I don’t expect that to change, but a conference like this helps us all to honestly approach those with whom we disagree without resorting to vitriolic rhetoric or labels of heresy.
Gunny do you think that was accomplished in light of Yarnell's lecture?

At 24 January, 2008 22:55, Anonymous mark t said...

I thank the Lord He had me sit next to you all those years ago at Insurance Depot, when we were in seminary. You were the vehicle through which all this stuff began to make sense.

At 25 January, 2008 08:25, Blogger Timothy said...

Excellent post and a good reminder the battle is still there. In the PCA, our battle lines are over things like Federal Vision, etc. Since we all agree on Calvinism, we have to come up with new ways to argue. (It's really not that bad, just a few.)

I remember when I was preaching at Trinity Baptist in Dallas, one of the ladies came up to me afterwards and told me I needed to quit preaching that Dallas doctrine. What she meant was Calvinism. I was a Calvinist before I even understood the term. I eventually stepped down from that church, and they eventually close. It was a rough ministry.

Mark T,
Would you say you were Reformed in your leanings at this point?

At 25 January, 2008 14:13, Anonymous mark t said...

Hi Timothy:

I am Reformed in my leanings, in a Calvinistic sense. TULIP makes a lot of sense to me, except that, regarding limited atonement, I simply say that His death is sufficient for all, efficient for some, and leave it at that. I do distinguish between the church and Israel, and interpret the Bible starting with its literal meaning, and holding to that unless there is some obvious reason (often apparent in the context), why something other than this was intended. I favor a literal millenial reign. I'm not big on multiple dispensations, and hard lines between them, and also not big on creating a dispensation between the early church and ourselves. In a lot of ways, it seems that our spiritual life ought to resemble theirs (though admittedly it often doesn't). Although I don't like labels, and really consider myself just a Christian, probably I'm close to a calvinistic progressive dispensationalist who is mildy charismatic.

At 25 January, 2008 22:21, Blogger John Lofton, Recovering Republican said...

Calvinistic site

At 26 January, 2008 14:32, Blogger Rev. said...

Nice job, bro.

At 28 January, 2008 14:35, Blogger GUNNY said...

M.K. wrote: "As Baptists, will we be able to recognize that point?"

That's a GREAT question. One that SBC pastor types kick around quick often, at least among my generation.

In the recent Mondays post, there's a link dealing with that as well.

Lionel wrote: "I was talking with a pastor with a MDiv from Southwest he looked at the site and the first question he asked me was "Since you are a Calvinist do you evangelize"? I was a bit frustrated with the pastor and needless to say, I didn't visit because of such statements."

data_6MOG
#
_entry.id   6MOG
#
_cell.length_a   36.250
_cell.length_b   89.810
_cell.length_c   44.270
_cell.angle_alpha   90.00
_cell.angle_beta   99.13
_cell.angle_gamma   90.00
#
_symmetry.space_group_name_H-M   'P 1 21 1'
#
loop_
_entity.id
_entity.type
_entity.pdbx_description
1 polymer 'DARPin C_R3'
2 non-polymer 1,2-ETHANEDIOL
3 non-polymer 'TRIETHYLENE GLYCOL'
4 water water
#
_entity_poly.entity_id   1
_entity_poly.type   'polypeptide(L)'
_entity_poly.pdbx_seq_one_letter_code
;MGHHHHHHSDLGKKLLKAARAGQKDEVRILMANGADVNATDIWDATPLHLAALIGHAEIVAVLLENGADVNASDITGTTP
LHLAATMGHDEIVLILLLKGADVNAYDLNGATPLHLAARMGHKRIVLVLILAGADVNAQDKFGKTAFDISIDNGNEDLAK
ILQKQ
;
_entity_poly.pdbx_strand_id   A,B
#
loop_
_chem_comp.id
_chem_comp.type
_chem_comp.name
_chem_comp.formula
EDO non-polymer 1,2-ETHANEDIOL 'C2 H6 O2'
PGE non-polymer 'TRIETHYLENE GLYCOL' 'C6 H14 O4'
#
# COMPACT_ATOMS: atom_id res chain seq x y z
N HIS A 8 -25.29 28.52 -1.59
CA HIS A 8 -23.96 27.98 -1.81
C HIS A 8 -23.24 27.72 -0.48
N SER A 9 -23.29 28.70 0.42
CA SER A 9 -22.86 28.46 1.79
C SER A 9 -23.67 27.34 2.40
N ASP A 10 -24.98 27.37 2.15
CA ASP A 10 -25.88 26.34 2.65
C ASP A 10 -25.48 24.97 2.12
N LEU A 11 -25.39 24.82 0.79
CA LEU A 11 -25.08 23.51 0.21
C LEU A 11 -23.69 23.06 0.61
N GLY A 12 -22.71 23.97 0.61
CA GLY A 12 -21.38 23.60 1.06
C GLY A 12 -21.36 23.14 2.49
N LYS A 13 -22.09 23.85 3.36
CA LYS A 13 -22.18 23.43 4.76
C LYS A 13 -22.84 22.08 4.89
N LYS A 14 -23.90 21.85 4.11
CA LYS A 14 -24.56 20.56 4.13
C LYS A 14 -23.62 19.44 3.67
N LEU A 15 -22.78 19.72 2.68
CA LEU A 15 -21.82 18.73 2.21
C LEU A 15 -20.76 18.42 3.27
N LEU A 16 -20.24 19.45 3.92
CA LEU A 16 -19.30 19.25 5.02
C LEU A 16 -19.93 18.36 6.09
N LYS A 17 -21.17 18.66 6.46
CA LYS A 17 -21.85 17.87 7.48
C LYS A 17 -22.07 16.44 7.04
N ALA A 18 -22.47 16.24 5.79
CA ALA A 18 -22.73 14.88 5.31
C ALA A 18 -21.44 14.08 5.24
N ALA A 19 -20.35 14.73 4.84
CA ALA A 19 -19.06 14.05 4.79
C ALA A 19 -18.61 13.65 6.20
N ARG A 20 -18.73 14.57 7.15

I hate that non sequitor most of all. True, Calvinists may not do evangelism as the non-Calvinist or anti-Calvinist does evangelism (i.e., not using the same methodology), but that doesn't mean they're not evangelistic.

In fact, one of the great ironies in SBC life is the altar call which is merely an unexplained call to Jesus or to the front that passes for evangelism.

There's no explanation of who Jesus was or what He did or why one needs to be saved, but just a "come to Jesus and get saved."

Success is seen if someone comes to the front, but that may or may not have anything to do with a sinner repenting of sin(fulness) and turning in faith to the God-Man who died and was resurrected as payment for the penalty for sin.

Popular opinion seems to be that Dr. Yarnell was not interested in making friends or building bridges. However, I've not heard his talk yet, so I can't say too much on that.

I have met Dr. Yarnell, first at Oxford as he taught me Baptist history over many cups of tea.

He's sharp as a tack, but is definitely a "I call 'em as I see 'em" type.

He's the type of guy you love to have on your side, but hate to have on the opposition, whatever the issue may be.


Mark T,
Those were great times, brother, and you know my theology well enough to know that I am more than blessed to have been used by God to assist you in any way He deemed appropriate.

Thanks for your kind words.

I too was Reformed before I know anything about Calvinism or any of that. That's why I get so tender when anti-Calvinists accuse Reformed people of just subscribing to some system of thought or just getting their theology from Calvin.

I was a biblicist who got my slooge from the Bible and the Bible alone. I sure didn't get it from the non-Calvinists and anti-Calvinists whose teaching I was under in my formative years.

My 2 college pastors were an anti-nomian dispensationalist and a SBC moderate/liberal like you've never known.

Neither would have a kind word to say about Calvinism.

Incidentally, I find it ironic that your parishioner would label "Calvinism" as Dallas doctrine. I actually found DTS somewhat anti-Calvinistic, some professors more than others, of course.

At 28 January, 2008 14:37, Blogger GUNNY said...

This comment has been removed by the author.